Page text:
Oracle’s chief security officer, Mary Ann Davidson, has caused a bit of a furor in the independent security community by taking the stance that independent bug-hunting is, well, wrong.
“You would think that before [reverse-engineering code to find flaws], customers would already have ensured they’ve identified their critical systems, encrypted sensitive data, applied all relevant patches, be on a supported product release, use tools to ensure configurations are locked down – in short, the usual security hygiene – before they attempt to find zero-day vulnerabilities in the products they are using,” she said in her post, entitled “No, You Really Can’t.” Oracle has taken the post down amid the controversy, but a cached version can be found here.
Her basic point is this: That customers—and the independent security consultants that they pay—shouldn’t go a-bug-hunting, because vendors know best. At least, that’s the point she got to after inexplicably plugging the murder mysteries that she writes with her sister, using the nom-de-plume Maddi Davidson.
“Even if you want to have reasonable certainty that suppliers take reasonable care in how they build their products – and there is so much more to assurance than running a scanning tool - there are a lot of things a customer can do like, gosh, actually talking to suppliers about their assurance programs or checking certifications for products,” she said, with an undeniably bratty tone.
And in case anyone mistook that patronizing point, she added, “I do not need you to analyze the code since we already do that, it’s our job to do that, we are pretty good at it, we can – unlike a third party or a tool – actually analyze the code to determine what’s happening and at any rate most of these tools have a close to 100% false positive rate so please do not waste our time on reporting little green men in our code.”
She then said that she’s been very busy writing—and not just penning murder mysteries involving sushi (no, really, there’s one about sushi). She’s been writing cease and desist letters to researchers. “Letters that start with ‘hi, howzit, aloha’ but end with “please comply with your license agreement and stop reverse engineering our code, already,’” she said.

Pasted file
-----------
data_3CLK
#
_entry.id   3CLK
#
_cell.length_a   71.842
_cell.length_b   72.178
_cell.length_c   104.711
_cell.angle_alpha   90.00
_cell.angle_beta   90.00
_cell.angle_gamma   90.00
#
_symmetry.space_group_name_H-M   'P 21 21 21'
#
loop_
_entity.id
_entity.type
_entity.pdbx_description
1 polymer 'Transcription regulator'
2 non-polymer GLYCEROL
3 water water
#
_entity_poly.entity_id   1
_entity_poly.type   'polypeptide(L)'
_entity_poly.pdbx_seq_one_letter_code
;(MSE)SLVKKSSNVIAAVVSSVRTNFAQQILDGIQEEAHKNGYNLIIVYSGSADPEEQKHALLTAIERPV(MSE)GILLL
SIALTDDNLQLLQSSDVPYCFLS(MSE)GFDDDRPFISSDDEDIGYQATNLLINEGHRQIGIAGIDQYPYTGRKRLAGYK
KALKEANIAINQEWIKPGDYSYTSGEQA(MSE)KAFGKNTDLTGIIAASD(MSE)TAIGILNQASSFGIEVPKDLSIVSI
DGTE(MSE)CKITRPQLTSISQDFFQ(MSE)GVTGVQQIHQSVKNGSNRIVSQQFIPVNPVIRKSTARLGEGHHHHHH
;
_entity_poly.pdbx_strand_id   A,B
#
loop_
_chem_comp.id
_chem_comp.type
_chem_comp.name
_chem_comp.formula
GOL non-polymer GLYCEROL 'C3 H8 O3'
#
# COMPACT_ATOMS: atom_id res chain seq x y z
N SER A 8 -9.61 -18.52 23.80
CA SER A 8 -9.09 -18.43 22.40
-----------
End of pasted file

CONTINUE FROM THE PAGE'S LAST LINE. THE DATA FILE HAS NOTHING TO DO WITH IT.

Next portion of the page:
Ouch. So much for community-driven security approaches.
Predictably, that community has been in an uproar, deeming her post to be ill informed and off base-so it’s no surprise that Oracle took it down. The consensus seems to be that slapping license-violation suits on researchers is an attempt to turn back the progress made to improve software security. It should be noted, for instance, that other leaders in the industry – Google, Apple, Microsoft, Adobe – all encourage third-party code audits and bug bounty programs as a valuable extension of their own security processes. It should also be noted that Oracle—creator of Java—has had its fair share of zero-day issues as well.
“We now rely on software for everything - health, safety and wellbeing - and crafting a policy of ‘see something, say nothing’ puts us all at risk,” said Chris Wysopal, CTO and CISO at software security company Veracode, via email. “Application security is an enormous software supply chain issue for both enterprises and software vendors because we all rely on software provided by others. Vendors need to be responsive to their customers’ valid requests for assurance, and to security researchers who are trying to make the software we all consume better. “
And in case we forget what’s at stake, crowdsourced flaw-hunting company Bugcrowd CEO and co-founder Casey Ellis had, quite rightly in Slack’s mind, this to say: “Cybercriminals and nation-state actors (who are the primary users of exploits in Oracle's software) aren't going to honor Mary Ann's request, nor will they heed Oracle's EULA. When the crowd contains the smartest folks around the table (e.g. David Litchfield @dlitchfield - A notoriously excellent Oracle security researcher), the last thing you want to do is silence them.”